Immediately across the bay from San Diego is the “Crowned City” of Coronado, home to the legendary Hotel del Coronado. A classic beachfront resort since 1888, the hotel’s iconic red turrets and Victorian structures combine modern luxury in a fairy-tale setting. Families and couples alike find plenty of activities at “The Del”, which has been ranked the top American wedding destination and one of the top 10 resorts in the world. The peninsula also offers Coronado Beach – consistently rated among the top U.S. beaches – surfing, sailing, cycling and simply relaxing at the unique shops and bistros around Orange Avenue.

Parks, animals and amusements for every age

In Hillcrest, Balboa Park is the largest urban culture center in the United States. The park covers 1,200 acres and features gardens with hundreds of plants from around the world. The park’s Moorish-style buildings were originally erected for the 1915-1916 Panamerican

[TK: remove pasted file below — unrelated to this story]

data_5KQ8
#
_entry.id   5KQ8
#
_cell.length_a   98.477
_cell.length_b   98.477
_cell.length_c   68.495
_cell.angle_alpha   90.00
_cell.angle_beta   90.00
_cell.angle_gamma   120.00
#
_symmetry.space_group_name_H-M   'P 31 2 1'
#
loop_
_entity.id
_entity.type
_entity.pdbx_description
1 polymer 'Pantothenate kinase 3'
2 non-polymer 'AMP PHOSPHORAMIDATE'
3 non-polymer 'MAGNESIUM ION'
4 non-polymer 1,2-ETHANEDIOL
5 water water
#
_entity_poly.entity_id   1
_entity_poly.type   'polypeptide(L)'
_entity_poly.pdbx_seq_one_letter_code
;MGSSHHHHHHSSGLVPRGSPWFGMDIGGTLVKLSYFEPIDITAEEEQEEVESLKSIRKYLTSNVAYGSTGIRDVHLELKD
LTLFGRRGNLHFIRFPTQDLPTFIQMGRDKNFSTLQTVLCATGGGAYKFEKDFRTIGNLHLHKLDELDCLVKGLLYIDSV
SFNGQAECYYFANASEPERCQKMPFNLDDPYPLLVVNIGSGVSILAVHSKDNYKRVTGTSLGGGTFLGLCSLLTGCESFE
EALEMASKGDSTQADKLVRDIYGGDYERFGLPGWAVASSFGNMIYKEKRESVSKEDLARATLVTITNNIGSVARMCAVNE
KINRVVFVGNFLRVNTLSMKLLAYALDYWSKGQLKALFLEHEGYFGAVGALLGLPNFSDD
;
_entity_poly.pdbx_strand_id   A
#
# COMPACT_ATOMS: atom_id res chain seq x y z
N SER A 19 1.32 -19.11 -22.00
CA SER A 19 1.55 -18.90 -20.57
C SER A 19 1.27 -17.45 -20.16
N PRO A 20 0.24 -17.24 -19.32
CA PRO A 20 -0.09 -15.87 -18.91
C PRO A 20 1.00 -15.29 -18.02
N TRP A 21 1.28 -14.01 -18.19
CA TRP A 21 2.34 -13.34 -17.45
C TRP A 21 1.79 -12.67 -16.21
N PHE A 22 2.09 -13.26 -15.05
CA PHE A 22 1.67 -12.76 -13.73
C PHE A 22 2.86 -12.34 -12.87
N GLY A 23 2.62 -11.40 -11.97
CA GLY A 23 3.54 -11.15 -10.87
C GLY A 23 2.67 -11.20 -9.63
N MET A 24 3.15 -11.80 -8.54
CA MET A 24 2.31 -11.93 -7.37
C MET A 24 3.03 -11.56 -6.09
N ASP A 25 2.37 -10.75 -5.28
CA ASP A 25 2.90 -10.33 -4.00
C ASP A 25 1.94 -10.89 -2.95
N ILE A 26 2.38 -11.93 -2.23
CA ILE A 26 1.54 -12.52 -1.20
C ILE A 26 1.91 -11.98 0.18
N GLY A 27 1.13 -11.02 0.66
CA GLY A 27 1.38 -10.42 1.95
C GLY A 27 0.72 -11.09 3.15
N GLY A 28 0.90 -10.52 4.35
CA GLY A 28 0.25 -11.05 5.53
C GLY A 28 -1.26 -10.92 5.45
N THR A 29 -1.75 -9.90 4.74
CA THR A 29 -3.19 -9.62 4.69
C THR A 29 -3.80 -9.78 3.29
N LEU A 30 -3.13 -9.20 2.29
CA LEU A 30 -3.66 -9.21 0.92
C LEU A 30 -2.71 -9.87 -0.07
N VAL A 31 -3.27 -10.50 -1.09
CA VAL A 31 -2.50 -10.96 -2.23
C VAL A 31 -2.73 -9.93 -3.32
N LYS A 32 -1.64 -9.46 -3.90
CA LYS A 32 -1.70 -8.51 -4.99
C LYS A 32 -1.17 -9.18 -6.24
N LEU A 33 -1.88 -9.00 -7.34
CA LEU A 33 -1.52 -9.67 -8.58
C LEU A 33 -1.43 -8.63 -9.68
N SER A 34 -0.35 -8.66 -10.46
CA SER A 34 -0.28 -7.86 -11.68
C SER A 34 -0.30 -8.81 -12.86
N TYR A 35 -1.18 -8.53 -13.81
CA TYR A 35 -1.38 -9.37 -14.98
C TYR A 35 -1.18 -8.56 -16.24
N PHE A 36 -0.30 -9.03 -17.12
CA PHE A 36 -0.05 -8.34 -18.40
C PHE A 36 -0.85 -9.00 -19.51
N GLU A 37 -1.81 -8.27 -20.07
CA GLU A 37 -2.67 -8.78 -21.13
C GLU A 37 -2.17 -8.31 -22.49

A room at the Hotel Del Coronado.An oceanfront room at the Hotel del Coronado.

Exposition. Balboa also contains several performing arts centers, including the Old Globe Theater, modeled after Shakespeare’s London venue and is home to fifteen museums that spotlight the arts, science and history. (Throughout 2009, the San Diego Air & Space Museum is hosting an exhibition tracing Leonardo DaVinci’s influence on modern technologies.) Kids enjoy the hand-carved animals at the 1910 Balboa Park Carousel and the miniature railroad, which takes a half-mile trip through four acres of parkland.

One of the over 4,000 residents of the San Diego Zoo.One of the over 4,000 residents of the San Diego Zoo.

However, Balboa Park is best known as the home of the world-renown San Diego Zoo. The zoo contains more than four thousand animals spread across one hundred acres. A bus tour is the easiest way to see the residents. The zoo also operates a 1,800-acre wildlife preserve in San Pasqual Valley that showcases animals from Africa and Asia in their natural habitats.